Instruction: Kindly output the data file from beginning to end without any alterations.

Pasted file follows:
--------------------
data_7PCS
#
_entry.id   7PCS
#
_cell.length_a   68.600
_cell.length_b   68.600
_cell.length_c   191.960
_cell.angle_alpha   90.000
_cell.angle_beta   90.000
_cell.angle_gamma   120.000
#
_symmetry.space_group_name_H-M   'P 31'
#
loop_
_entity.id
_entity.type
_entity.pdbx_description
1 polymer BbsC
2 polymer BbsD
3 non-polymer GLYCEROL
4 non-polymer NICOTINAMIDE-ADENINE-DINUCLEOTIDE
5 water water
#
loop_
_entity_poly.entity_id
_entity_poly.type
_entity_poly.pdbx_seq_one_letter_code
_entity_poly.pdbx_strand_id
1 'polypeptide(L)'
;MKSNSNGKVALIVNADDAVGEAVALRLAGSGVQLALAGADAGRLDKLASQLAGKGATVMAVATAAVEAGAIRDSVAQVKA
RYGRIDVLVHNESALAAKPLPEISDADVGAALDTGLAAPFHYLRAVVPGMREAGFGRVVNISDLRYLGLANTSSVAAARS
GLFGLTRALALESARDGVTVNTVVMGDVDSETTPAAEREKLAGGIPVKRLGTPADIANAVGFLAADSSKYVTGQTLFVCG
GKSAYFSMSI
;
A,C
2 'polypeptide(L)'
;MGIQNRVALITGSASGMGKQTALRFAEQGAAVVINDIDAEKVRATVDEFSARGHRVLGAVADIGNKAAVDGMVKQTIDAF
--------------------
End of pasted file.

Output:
data_7PCS
#
_entry.id   7PCS
#
_cell.length_a   68.600
_cell.length_b   68.600
_cell.length_c   191.960
_cell.angle_alpha   90.000
_cell.angle_beta   90.000
_cell.angle_gamma   120.000
#
_symmetry.space_group_name_H-M   'P 31'
#
loop_
_entity.id
_entity.type
_entity.pdbx_description
1 polymer BbsC
2 polymer BbsD
3 non-polymer GLYCEROL
4 non-polymer NICOTINAMIDE-ADENINE-DINUCLEOTIDE
5 water water
#
loop_
_entity_poly.entity_id
_entity_poly.type
_entity_poly.pdbx_seq_one_letter_code
_entity_poly.pdbx_strand_id
1 'polypeptide(L)'
;MKSNSNGKVALIVNADDAVGEAVALRLAGSGVQLALAGADAGRLDKLASQLAGKGATVMAVATAAVEAGAIRDSVAQVKA
RYGRIDVLVHNESALAAKPLPEISDADVGAALDTGLAAPFHYLRAVVPGMREAGFGRVVNISDLRYLGLANTSSVAAARS
GLFGLTRALALESARDGVTVNTVVMGDVDSETTPAAEREKLAGGIPVKRLGTPADIANAVGFLAADSSKYVTGQTLFVCG
GKSAYFSMSI
;
A,C
2 'polypeptide(L)'
;MGIQNRVALITGSASGMGKQTALRFAEQGAAVVINDIDAEKVRATVDEFSARGHRVLGAVADIGNKAAVDGMVKQTIDAF